Walmart Agrees to Pay $70 - Disability Discrimination

Walmart Agrees to Pay $70 – Disability Discrimination

Walmart Agrees to Pay $70,000 and Offer Job to Employee in EEOC Disability Discrimination Suit.

Resolves Federal Charges That Store Unlawfully Revoked Employee’s Use of Store’s Electric Cart and Kept Him on Unpaid Leave for Three Years

GREENVILLE, S.C. (STL.News) Walmart will pay $70,000 and furnish other relief to settle a disability discrimination lawsuit filed by the U.S. Equal Employment Opportunity Commission (EEOC), the federal agency announced on March 7, 2024.

The EEOC charged that Walmart violated the Americans with Disabilities Act (ADA) when it revoked permission from an employee with a disability to use a store electric cart as a reasonable accommodation for a disability, forcing him to take unpaid leave.  According to the EEOC’s lawsuit, shortly after hiring Luis Quiñones, who uses a prosthetic leg, Walmart accommodated Quiñones by permitting him to use one of the store’s electric carts to perform some of his job duties.

Approximately seven months later, Walmart told Quiñones he was no longer able to use the cart, claiming that the store’s electric carts were for customer use only, even though other employees were permitted to use the carts to accommodate temporary injuries.  The suit alleged that Walmart failed to offer an alternative reasonable accommodation that would have allowed Quiñones to continue working, and instead, Walmart placed him on indefinite unpaid leave.

Such alleged conduct violated the Americans with Disabilities Act (ADA), which protects individuals with disabilities from workplace discrimination and requires that employers provide reasonable workplace accommodations.  The EEOC filed suit (EEOC v. Wal-Mart Stores East, LP, Case No. 1:22-cv-02596-JFA-TER) in U.S. District Court for the District of South Carolina, Aiken Division after first attempting to reach a pre-litigation settlement through its administrative conciliation process.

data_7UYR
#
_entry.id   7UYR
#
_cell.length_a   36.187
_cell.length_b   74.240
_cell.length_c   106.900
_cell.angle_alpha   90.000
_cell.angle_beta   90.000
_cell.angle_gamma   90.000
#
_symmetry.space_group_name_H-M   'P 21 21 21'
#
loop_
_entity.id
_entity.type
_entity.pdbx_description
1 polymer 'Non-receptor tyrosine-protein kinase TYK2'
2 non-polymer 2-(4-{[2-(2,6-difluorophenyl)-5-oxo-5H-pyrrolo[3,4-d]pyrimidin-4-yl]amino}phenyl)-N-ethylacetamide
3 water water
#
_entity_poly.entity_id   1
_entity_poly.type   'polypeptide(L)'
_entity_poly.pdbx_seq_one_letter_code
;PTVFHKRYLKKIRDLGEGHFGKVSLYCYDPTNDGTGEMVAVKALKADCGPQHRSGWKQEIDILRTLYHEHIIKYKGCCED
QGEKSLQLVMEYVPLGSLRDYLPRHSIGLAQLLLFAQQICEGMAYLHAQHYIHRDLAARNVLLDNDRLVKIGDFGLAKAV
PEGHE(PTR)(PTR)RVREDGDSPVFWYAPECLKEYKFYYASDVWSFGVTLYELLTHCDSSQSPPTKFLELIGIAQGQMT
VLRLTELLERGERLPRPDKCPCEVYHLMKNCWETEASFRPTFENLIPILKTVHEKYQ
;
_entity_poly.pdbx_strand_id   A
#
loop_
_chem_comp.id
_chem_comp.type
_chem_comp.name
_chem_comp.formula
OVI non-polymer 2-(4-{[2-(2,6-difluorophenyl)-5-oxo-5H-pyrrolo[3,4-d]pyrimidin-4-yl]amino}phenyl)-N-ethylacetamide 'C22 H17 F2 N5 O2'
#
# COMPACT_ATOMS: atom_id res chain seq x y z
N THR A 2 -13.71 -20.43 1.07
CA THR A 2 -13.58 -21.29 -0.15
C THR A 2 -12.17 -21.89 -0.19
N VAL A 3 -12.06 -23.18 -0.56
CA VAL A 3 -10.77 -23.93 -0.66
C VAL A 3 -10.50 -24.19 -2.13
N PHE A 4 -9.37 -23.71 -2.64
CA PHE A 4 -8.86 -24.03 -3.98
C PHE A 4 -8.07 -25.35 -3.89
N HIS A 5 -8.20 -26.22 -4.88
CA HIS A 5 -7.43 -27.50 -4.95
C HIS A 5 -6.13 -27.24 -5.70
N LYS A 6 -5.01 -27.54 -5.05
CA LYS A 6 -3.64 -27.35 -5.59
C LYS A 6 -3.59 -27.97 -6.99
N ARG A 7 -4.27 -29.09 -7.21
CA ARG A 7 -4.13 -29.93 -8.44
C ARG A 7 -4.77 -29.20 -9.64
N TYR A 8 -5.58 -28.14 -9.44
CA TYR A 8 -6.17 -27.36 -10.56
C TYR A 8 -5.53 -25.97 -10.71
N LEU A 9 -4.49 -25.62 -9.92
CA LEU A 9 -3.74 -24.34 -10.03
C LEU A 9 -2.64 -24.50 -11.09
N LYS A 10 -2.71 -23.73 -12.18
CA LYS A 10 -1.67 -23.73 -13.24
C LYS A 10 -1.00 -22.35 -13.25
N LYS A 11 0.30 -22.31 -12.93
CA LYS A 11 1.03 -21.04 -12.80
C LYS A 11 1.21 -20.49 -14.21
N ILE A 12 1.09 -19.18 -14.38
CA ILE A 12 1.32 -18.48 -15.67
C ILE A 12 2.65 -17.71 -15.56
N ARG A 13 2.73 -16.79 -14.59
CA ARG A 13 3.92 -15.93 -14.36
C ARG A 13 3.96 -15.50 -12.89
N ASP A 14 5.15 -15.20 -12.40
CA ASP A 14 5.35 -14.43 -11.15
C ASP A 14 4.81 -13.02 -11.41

In addition to paying monetary damages, Walmart also agreed to offer Quiñones a job at one of its South Carolina locations.  The two-year consent decree settling the suit enjoins the company from failing to provide reasonable accommodations to individuals with disabilities related to walking and standing at Store #0514 in Aiken.  The decree also, with limited exceptions, enjoins Walmart from eliminating existing reasonable accommodations for such individuals without identifying an alternative that allows the employee to remain in their position except in certain circumstances.  Walmart will be required to conduct annual training for salaried employees at the affected store, post an employee notice, and submit periodic compliance reports to the EEOC.

“The EEOC will aggressively pursue all appropriate avenues of make-whole relief for victims of discrimination,” said Nicholas Wolfmeyer, trial attorney for the EEOC.  “This often includes advocating for an employee to be reinstated, which will be done in this case.”

EEOC Charlotte District Regional Attorney Melinda C. Dugas said, “Revoking a reasonable accommodation without providing an alternative violates the ADA.  The EEOC will continue enforcement efforts to secure compliance on this issue.”


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